There were no Sub V opinions in August that I could find, so I’ll pick-up with the September opinions. And by now, you know the drill: I’ll provide, in a single post, short summaries of each month’s notable Subchapter V opinions from across the country (which basically means all Sub V opinions from that month). Rather than providing all-encompassing summaries, I’ll provide a roadmap of the issues and then you can click the opinions if you want to dig deeper.
Sorry that I got behind, but here are the September Subchapter V opinions:
Saturno is a good Sub V confirmation opinion. Ultimately, the Court denied confirmation for two reasons, but determined the debtor could fix the issues in the confirmation order.
First, it asked the debtor to amend its plan by making it clear that, while plan confirmation can fix collateral values for § 506 purposes, it can’t “effect allowance” of a creditor’s claim.
Second, after hearing competing appraisal testimony, the court determined that the secured amount of the creditor’s claim needed to be increased. The opinion provides a detailed example of how bankruptcy courts weigh appraisal methodologies and evidence.
The court also addressed feasibility, observing that a Sub V debtor can establish plan feasibility by either showing (i) it can make all plan payments under § 1191(c)(3)(A) or (ii) there is a reasonable likelihood it can make all plan payments and that the plan includes appropriate remedies for plan defaults under § 1191(c)(3)(B), with the reasonable likelihood requirement being “indistinguishable” from § 1129(a)(11)’s feasibility standard.
The court found the plan to be feasible, despite determining that the secured claim needed to be increased, because the pre-balloon payments were fixed (regardless of the secured claim amount) and the evidence showed that a refinance at maturity was “reasonably likely.”
Finally, in addressing feasibility, the court assessed the proposed Till interest rate, first by providing a good overview of Till and then evaluating the rate. While the bank focused appropriately on the “nature of the collateral” and “plan feasibility”—each relevant to Till—it determined that the creditor’s evidence didn’t carry the creditor’s burden of showing that the increase over the prime rate was insufficient to cover debtor-specific risks.
RGW is barely worth noting except to say that it confirms that, regardless of whether a Sub V debtor confirms a plan consensually, § 1141(d)(3), which is not specific to Sub V, “may still deprive a Chapter 11 debtor of their right to receive a Chapter 11 discharge.” Click the link if you’re interested in how courts address § 1141(d)(3)’s three requirements.
Fama is a mind numbingly detailed Sub V eligibility opinion—33 printed pages out of Lexis. It appears to discuss almost all of the eligibility opinions that came before it. In one sentence: The “engaged in” requirement is measured as of the petition date and, even if the business has not been in operation for quite some time, “commercial or business activities” can include addressing “residual debt” in litigation and marshaling “residual business assets.”
Subchapter V has been around long enough that we’re starting to see courts address for Sub V debtors what they routinely address for regular Chapter 11 debtors, including dismissal and conversion issues. I almost didn’t mention M.A.R. because it’s mostly just a 40-page, rather garden variety § 1112(b) discussion. However, it’s interesting to note because, despite there being overwhelming other reasons to convert this Sub V to a Chapter 7, the court determined that the debtor having “proposed six [!] alternative Chapter 11 plans” over four months did not give the court a basis to convert under § 1112(b)(4)(J) (i.e., for the debtor’s failure “to make meaningful and substantive” confirmation progress within the Code’s “time frames”). After all, Sub V’s § 1193(a) lets a debtor “modify a plan at any time before confirmation.”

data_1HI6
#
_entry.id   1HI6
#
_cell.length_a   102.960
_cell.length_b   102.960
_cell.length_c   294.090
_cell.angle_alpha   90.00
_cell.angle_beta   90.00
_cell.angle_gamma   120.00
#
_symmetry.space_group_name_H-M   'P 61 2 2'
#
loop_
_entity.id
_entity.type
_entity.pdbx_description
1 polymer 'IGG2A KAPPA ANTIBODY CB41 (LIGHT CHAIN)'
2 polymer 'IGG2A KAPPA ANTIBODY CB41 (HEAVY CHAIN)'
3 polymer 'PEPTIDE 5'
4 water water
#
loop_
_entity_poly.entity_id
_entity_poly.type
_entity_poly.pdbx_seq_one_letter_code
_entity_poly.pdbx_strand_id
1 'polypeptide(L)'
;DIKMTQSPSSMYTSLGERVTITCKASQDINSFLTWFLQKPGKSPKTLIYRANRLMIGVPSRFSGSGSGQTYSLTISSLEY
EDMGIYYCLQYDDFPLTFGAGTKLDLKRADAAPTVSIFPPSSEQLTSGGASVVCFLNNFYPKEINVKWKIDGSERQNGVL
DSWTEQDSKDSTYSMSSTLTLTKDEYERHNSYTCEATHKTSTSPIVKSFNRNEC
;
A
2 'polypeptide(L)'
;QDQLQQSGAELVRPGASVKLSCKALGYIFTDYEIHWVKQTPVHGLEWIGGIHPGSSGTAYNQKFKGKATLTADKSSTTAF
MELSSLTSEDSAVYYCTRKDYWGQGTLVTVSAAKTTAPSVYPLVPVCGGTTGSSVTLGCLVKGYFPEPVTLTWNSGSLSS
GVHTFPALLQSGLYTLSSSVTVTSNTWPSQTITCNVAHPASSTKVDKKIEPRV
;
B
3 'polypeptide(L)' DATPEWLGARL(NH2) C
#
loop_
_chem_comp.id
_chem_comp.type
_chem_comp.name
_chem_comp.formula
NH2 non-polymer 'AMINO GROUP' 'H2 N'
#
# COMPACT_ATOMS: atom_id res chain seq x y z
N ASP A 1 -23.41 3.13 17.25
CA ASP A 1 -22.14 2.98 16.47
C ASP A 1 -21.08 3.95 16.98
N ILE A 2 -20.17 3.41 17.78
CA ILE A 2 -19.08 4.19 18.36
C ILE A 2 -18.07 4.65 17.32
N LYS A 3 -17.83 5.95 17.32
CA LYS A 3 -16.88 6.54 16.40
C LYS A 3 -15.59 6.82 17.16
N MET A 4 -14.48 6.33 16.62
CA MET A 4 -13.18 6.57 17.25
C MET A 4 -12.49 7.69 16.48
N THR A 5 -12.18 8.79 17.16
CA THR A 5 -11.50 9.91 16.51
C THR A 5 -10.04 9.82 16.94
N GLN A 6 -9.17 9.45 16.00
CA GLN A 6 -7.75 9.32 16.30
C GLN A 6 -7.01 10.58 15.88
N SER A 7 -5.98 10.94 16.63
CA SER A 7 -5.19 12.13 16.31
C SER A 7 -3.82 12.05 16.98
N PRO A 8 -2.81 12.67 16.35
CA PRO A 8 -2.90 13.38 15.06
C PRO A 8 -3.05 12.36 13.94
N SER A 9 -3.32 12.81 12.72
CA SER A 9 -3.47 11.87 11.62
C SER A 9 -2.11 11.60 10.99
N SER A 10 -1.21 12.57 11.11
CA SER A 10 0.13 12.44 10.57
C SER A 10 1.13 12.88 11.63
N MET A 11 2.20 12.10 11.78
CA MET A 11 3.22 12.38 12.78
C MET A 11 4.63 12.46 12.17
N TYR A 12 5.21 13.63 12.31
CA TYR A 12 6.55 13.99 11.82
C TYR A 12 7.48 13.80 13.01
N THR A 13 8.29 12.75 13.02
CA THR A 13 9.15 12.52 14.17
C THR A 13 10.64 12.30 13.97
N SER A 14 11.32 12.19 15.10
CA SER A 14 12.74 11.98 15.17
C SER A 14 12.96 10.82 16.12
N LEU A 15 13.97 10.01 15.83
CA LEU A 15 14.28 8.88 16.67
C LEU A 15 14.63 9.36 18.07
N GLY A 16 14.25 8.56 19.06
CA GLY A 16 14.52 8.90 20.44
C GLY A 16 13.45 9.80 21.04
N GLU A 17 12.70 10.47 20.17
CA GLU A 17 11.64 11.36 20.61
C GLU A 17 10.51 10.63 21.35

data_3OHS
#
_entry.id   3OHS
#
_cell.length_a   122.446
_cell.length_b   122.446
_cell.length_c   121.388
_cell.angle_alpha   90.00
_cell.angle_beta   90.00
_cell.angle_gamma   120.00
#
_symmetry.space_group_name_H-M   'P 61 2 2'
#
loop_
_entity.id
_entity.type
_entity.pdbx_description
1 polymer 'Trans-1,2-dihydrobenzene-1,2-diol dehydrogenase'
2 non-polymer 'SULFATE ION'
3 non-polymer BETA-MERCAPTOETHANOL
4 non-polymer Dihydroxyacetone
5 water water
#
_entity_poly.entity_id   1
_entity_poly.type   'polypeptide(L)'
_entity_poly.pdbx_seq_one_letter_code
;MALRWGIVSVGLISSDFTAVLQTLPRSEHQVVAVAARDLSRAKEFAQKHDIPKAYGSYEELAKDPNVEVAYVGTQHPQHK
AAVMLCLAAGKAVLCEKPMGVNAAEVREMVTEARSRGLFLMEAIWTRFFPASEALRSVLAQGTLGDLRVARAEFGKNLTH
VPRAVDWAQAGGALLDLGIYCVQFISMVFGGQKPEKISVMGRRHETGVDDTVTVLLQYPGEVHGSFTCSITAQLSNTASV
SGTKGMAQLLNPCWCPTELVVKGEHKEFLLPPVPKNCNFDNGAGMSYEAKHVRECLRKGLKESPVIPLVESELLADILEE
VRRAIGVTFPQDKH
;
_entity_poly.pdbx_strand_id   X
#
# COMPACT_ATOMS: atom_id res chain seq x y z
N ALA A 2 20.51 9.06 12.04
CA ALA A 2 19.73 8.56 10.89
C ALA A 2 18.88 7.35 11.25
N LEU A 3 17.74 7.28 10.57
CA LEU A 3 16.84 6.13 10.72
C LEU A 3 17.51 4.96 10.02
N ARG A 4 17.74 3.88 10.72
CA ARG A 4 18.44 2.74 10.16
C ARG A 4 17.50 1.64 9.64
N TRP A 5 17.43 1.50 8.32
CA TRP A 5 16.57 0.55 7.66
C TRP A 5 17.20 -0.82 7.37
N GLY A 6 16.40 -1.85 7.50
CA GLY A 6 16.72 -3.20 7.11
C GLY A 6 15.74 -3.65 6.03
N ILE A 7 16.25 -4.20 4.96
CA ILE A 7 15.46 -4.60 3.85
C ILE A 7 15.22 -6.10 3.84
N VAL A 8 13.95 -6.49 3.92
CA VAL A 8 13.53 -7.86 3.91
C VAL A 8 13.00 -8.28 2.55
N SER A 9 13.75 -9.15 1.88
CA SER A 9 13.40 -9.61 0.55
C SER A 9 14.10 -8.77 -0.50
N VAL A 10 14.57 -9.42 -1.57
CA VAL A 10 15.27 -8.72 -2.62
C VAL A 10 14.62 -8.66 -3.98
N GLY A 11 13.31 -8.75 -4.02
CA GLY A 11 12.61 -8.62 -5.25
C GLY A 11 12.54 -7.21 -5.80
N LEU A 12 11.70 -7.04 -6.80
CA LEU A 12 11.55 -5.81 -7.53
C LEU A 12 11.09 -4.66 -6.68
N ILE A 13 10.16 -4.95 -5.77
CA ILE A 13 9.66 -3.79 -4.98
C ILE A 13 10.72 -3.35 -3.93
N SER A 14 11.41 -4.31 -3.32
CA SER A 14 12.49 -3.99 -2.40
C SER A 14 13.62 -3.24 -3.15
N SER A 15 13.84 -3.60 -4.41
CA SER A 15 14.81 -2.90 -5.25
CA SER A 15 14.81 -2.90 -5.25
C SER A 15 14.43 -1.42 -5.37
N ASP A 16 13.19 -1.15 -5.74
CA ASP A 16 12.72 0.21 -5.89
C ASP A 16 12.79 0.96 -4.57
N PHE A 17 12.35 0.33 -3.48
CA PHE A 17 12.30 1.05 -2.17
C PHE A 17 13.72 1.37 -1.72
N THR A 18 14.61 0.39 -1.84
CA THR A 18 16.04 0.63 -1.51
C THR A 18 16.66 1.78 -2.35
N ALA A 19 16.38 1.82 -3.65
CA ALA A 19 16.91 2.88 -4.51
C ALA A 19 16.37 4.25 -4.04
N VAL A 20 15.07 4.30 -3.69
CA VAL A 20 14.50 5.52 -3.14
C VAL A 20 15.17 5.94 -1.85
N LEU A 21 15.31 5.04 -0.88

Like Mateos (covered in the July edition), Trinity is a § 1189(b) opinion. As a reminder, § 1189(b) lets a court extend the 90-day plan filing deadline when the “need for the extension is attributable to circumstances for which the debtor should not justly be held accountable” (the “Circumstances Test”). And in Trinity, Judge Jacobvitz dives deep into what he characterizes as a “split” among the courts about how to interpret that test.
Specifically, he identifies three approaches to applying the Circumstances Test:
- Approach 1: Focus on circumstances beyond the debtor’s control (which excludes equitable considerations, and with the debtor’s counsel’s acts/omissions being within the debtor’s control).
- Approach 2: Employ the four-factor Baker test, which focuses on whether: (i) circumstances are within the debtor’s control; (ii) the debtor has made progress in drafting a plan; (iii) deficiencies preventing the draft are reasonably related to the cited circumstances; and (iv) parties object or have moved to dismiss/convert the case.
- Approach 3: Make an “equitable” inquiry—is the debtor “fairly responsible” for his inability to file a timely plan? That includes striking balance between a speedy case and access to a realistic reorganization scheme; considering prejudice to creditors; etc.
The court adopted the third approach and, based on an equitable inquiry (you can read about by clicking the link), granted the extension. The debtor had reached a resolution with most of its major creditors, was close to a deal with its two remaining major creditors, and a one-month extension would not result in any undue prejudice.
That’s it. Stay tuned for the October Sub V case summaries before month end.